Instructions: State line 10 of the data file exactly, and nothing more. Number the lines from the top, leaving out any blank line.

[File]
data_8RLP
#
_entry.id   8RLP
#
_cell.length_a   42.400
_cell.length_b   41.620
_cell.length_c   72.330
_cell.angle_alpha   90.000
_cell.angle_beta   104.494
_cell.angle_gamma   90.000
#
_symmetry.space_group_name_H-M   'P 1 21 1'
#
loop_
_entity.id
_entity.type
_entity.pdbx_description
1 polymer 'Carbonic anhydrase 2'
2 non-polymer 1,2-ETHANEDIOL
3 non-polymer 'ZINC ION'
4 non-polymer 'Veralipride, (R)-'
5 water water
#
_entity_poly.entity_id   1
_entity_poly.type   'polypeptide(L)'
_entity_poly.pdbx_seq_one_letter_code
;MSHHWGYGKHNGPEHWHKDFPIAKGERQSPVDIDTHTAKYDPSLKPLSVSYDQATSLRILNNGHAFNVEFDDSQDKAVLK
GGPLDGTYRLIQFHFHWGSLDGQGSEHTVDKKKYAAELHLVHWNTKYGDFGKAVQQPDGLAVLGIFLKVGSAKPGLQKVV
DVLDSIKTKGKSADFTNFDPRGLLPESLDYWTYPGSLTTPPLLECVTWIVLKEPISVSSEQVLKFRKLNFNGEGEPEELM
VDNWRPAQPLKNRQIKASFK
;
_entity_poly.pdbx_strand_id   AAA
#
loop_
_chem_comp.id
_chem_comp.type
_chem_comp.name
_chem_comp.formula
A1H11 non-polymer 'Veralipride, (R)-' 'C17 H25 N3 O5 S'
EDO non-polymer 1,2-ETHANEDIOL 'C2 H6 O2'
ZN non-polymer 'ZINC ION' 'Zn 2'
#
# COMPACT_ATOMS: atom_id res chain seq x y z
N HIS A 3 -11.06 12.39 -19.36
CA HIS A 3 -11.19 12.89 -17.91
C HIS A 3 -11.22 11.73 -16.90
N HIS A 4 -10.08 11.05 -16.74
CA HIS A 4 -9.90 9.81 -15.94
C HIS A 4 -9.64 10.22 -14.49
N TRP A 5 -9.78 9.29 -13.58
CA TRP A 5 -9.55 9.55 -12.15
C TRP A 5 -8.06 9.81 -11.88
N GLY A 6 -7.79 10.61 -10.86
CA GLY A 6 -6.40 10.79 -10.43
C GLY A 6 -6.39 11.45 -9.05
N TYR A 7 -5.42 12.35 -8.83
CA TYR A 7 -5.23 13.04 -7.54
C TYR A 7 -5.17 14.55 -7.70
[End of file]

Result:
_cell.angle_gamma   90.000